Unilever turns to computational science for product development
Unilever has turned to the computational science expertise of STFC Daresbury Laboratory to research and develop innovative new products for its customers.
STFC scientists will be using their world-class capabilities in modelling and simulation to develop new software tools that will speed up the development of new and more efficient products across Unilever's personal care range.
The research, with Unilever's R&D team at Port Sunlight will use the laboratory's supercomputers to develop special software tools that can predict how the different ingredients will interact with each other. It is hoped that this work will make it possible for product modellers to run simulations in a more timely fashion and increase their understanding of how different ingredients can be mixed and processed efficiently. If successful, this breakthrough will enable Unilever to improve products for consumers using environmentally friendly manufacturing methods.
The collaboration has been made possible by the Knowledge Centre for Materials Chemistry, a national centre of expertise that aims to drive industrial growth for the UK chemistry-using industries through the coordination, development and exploitation of leading edge materials chemistry research.
Unilever spokesperson Dominic Tildesley said: 'Product formulation is at the heart of our business and we are delighted to be working with one of the best computational modelling centres in the world to innovate more quickly and efficiently for our consumers.'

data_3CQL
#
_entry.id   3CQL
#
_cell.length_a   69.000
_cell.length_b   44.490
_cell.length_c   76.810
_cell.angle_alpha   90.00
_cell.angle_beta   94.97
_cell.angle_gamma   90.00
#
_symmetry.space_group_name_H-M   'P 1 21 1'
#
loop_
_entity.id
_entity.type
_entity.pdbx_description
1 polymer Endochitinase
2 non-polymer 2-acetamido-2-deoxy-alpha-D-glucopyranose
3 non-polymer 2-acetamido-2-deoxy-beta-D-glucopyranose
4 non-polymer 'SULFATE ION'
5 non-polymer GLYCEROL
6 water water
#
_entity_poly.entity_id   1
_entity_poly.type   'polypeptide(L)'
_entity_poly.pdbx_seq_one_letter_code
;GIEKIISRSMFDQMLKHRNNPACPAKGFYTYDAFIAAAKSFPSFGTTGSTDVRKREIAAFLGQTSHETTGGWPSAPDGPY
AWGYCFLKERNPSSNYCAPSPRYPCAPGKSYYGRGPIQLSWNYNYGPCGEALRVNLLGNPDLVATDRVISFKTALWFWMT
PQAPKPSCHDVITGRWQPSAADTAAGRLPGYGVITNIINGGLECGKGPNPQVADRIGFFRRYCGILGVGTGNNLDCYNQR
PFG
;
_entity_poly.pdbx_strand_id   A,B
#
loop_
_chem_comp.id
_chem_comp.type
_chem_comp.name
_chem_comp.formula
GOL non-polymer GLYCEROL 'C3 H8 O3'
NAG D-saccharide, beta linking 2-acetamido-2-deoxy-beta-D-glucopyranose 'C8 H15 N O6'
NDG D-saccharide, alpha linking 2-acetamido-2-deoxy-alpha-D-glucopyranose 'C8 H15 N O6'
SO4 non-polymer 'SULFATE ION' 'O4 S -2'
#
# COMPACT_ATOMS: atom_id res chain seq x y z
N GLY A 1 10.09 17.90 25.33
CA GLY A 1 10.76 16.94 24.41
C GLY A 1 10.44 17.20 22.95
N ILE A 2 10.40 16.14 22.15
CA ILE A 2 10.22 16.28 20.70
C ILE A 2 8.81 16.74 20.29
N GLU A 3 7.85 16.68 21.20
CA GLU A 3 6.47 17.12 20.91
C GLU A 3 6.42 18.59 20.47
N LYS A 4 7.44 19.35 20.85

Dr Richard Blake, Director of Computational Science and Engineering at STFC Daresbury Laboratory, added: 'We are delighted to be working with Unilever. STFC Daresbury Laboratory is well-known for its world-class computational science expertise in modelling and simulation. The personal care products we all use every day, such as shampoo and toothpaste, are actually very high-tech and are made up of a number of complex, structured materials. The chemical industry is one of the UK’s largest manufacturing sectors and it is vital for companies like Unilever to invest in research and development to be able to innovate and grow. We hope that the results of this research will pave the way for further advances in materials chemistry which will benefit consumers, the environment and the wider economy.'
John Conti Ramsden, Director of the KCMC, said: 'This project is a great illustration of the growing importance of modelling and simulation to product and process innovation in formulated products - and how the combination of modelling, with advances in experimentation, will enable new possibilities for product design.'